5. notifying personnel when emergency response measures are initiated;
  6. identifying personnel during emergencies;
  7. assigning available personnel in emergencies to cover all necessary staff positions;
  8. managing the following during emergencies and disasters:
    • Patient activities including scheduling, modification, discontinuation of services, control of patient information, and patient transportation;
    • Staff activities (e.g., housing, transportation, and incident stress debriefing);
    • Staff/family-support activities;
    • Logistics of critical supplies (e.g., pharmaceuticals, medical supplies, food supplies, linen supplies, water supplies);
    • Security (e.g. access, crowd control, traffic control); and
    • Interaction with the news media.
  9. evacuating the entire facility (both horizontally and, when applicable, vertically) when the environment cannot support adequate patient care and treatment;
  10. establishing an alternative care site when the environment cannot support adequate patient care including processes that address (when appropriate)
    • management of patient necessities (e.g., medications, medical records) to and from the alternative care site;
    • patient tracking to and from the alternative care site;
    • inter-facility communication between the organization and the alternative care site;
    • transportation of patients, staff, and equipment to the alternative care site; and
  11. continuing and/or re-establishing operations following a disaster.

The plan identifies

  1. an alternative means of meeting essential building utility needs (e.g., electricity, water, ventilation, fuel sources, and medical gas and vacuum system, etc.) when the organization is designated by its emergency preparedness plan to provide continuous service during a disaster or emergency;
  2. backup internal and external communication systems in the event of failure during disasters and emergencies;
  3. facilities for radioactive or chemical isolation and decontamination; and
  4. alternate roles and responsibilities of personnel during emergencies, including who they report to within a command structure that is consistent with that used by the local community.

The plan establishes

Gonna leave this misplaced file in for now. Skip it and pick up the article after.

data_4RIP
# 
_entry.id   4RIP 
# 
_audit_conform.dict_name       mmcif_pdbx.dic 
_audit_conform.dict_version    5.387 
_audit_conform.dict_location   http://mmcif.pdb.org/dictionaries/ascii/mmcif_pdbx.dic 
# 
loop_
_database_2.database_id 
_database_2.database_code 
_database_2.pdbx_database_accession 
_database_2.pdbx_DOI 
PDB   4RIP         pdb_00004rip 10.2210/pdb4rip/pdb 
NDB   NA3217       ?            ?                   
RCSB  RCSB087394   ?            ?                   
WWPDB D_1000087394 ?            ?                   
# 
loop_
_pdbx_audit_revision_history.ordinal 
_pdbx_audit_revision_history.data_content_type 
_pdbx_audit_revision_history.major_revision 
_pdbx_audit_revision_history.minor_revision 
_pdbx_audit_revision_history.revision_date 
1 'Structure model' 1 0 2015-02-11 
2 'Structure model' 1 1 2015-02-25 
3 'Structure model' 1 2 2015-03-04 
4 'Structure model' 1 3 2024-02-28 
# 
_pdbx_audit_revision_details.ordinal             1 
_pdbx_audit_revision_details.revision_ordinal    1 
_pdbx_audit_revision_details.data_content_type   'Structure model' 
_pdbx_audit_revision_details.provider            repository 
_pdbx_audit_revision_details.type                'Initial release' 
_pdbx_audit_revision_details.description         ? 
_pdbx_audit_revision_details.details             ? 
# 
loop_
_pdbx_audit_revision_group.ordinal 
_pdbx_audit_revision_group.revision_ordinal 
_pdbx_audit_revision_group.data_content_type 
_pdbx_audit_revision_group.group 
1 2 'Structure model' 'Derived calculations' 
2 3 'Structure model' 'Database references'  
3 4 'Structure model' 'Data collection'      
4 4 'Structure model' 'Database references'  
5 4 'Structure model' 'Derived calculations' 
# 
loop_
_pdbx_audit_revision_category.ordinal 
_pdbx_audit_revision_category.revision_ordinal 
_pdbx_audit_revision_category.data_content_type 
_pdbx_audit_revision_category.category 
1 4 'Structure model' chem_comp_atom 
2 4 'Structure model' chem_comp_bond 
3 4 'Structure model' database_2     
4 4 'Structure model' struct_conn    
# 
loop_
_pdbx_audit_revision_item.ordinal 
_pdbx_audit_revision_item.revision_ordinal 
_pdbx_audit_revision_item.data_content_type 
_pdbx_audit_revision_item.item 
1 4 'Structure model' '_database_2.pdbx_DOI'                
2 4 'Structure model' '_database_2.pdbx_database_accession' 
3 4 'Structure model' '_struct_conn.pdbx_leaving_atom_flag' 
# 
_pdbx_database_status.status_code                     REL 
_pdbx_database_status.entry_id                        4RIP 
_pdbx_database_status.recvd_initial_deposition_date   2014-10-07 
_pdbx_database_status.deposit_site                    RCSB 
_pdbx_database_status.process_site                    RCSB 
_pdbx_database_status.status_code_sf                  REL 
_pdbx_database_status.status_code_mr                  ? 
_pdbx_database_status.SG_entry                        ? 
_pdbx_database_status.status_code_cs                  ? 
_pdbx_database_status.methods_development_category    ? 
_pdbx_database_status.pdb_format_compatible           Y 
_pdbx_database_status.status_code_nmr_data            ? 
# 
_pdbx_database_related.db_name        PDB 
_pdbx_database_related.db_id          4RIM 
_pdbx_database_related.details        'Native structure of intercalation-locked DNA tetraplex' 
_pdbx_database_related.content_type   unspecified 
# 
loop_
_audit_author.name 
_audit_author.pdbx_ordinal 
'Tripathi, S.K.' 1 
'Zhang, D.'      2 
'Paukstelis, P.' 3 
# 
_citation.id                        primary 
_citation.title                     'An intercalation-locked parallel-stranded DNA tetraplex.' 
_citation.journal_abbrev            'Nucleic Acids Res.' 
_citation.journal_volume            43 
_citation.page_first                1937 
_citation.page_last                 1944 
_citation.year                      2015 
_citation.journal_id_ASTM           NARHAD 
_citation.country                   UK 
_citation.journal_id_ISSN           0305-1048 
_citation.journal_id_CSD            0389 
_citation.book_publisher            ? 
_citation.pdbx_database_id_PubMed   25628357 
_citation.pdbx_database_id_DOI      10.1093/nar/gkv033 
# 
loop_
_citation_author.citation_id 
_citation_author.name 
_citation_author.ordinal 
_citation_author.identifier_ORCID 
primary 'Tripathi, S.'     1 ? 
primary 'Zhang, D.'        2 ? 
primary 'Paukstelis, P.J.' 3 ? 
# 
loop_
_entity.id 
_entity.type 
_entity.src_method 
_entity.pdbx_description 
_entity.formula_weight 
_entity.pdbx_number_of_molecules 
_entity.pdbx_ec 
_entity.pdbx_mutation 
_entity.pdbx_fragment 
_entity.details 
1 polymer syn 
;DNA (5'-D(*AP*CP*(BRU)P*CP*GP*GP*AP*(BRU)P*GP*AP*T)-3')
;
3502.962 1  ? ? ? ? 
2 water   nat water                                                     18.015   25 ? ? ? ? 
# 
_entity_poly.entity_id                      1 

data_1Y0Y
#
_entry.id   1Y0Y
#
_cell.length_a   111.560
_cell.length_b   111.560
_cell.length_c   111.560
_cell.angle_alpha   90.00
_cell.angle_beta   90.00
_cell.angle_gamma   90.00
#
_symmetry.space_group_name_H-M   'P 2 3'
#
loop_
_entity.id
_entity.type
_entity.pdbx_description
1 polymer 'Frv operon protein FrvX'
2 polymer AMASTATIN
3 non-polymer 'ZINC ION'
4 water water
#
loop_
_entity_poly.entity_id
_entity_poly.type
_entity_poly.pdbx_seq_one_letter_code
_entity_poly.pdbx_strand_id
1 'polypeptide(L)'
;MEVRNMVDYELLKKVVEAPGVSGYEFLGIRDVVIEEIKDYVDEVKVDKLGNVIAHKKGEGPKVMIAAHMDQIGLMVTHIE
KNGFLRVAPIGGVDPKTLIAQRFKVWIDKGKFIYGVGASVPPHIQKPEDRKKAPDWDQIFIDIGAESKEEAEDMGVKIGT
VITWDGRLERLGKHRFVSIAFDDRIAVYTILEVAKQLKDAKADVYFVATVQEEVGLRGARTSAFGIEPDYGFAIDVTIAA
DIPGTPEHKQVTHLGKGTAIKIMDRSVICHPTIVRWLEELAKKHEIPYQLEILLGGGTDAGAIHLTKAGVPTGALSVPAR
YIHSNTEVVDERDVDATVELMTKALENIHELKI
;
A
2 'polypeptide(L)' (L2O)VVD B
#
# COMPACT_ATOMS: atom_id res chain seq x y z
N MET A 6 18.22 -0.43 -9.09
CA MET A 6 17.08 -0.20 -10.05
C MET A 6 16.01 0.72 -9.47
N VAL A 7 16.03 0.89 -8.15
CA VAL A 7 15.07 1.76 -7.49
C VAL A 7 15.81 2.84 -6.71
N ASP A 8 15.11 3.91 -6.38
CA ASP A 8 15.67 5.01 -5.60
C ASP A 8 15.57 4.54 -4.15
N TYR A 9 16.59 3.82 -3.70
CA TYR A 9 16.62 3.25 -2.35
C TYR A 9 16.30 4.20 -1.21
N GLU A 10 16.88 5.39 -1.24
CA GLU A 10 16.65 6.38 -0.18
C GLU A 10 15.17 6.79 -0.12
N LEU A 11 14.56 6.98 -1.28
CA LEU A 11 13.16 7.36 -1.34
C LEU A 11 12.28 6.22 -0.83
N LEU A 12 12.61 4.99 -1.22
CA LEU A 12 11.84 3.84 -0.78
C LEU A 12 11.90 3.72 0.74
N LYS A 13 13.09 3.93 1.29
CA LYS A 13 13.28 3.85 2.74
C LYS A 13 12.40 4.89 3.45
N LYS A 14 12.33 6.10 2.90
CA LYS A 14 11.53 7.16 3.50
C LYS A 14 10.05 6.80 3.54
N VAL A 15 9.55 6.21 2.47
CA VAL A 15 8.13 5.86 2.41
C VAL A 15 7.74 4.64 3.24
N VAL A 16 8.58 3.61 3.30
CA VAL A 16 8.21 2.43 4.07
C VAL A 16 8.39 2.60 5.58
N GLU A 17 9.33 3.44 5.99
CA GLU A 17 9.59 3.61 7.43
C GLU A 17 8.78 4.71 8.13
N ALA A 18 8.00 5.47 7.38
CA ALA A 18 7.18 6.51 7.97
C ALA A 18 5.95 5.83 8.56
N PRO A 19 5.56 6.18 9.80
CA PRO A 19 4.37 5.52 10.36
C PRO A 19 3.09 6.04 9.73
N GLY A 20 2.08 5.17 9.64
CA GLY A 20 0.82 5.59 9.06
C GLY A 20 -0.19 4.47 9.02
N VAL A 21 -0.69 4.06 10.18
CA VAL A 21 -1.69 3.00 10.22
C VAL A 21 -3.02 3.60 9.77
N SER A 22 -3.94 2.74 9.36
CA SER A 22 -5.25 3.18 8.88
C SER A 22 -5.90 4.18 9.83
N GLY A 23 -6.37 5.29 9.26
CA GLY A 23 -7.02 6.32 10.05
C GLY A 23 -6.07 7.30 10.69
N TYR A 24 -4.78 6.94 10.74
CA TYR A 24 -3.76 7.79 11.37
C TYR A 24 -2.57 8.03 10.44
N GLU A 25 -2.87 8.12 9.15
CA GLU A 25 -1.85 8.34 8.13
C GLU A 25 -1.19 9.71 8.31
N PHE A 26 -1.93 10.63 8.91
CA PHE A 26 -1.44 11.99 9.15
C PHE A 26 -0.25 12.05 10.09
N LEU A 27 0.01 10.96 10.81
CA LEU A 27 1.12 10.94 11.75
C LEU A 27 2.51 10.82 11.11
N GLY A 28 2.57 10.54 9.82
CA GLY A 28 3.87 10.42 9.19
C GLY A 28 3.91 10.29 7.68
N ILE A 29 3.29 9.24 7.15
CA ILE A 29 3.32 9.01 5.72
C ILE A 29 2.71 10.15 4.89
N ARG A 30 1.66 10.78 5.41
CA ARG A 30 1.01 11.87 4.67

1. an orientation and education program for personnel who participate in implementing the emergency management plan. Education addresses
    1. specific roles and responsibilities during emergencies;
    2. the information and skills required to perform duties during emergencies;
    3. the backup communication system used during disasters and emergencies; and
    4. how supplies and equipment are obtained during disasters or emergencies;
  2. ongoing monitoring of performance regarding actual or potential risk related to one or more of the following:
    1. Staff knowledge and skills;
    2. Level of staff participation;
    3. Monitoring and inspection activities;
    4. Emergency and incident reporting; or
    5. Inspection, preventive maintenance, and testing equipment; and
  3. how an annual evaluation of the emergency preparedness safety management planís objectives, scope, performance, and effectiveness will occur.


  1. disaster is a natural or man-made event that significantly disrupts the environment of care, such as damage to the organizationís building(s) and grounds due to severe wind storms, tornadoes, hurricanes, or earthquakes. Also, an event that disrupts care and treatment, such as loss of utilities (power, water, telephones) due to floods, civil disturbances, accidents, or emergencies within the organization or in the surrounding community. Disasters are sometimes referred to as "potential injury creating events" (i.e., "PICE").
  2. mitigation activities are those a health care organization undertakes in attempting to lessen the severity and impact a potential disaster or emergency may have on its operation while preparedness activities are those an organization undertakes to build capacity and identify resources that may be utilized should a disaster or emergency occur
  3. hazard vulnerability analysis is the identification of hazards and the direct and indirect effect these hazards may have on the health care organization.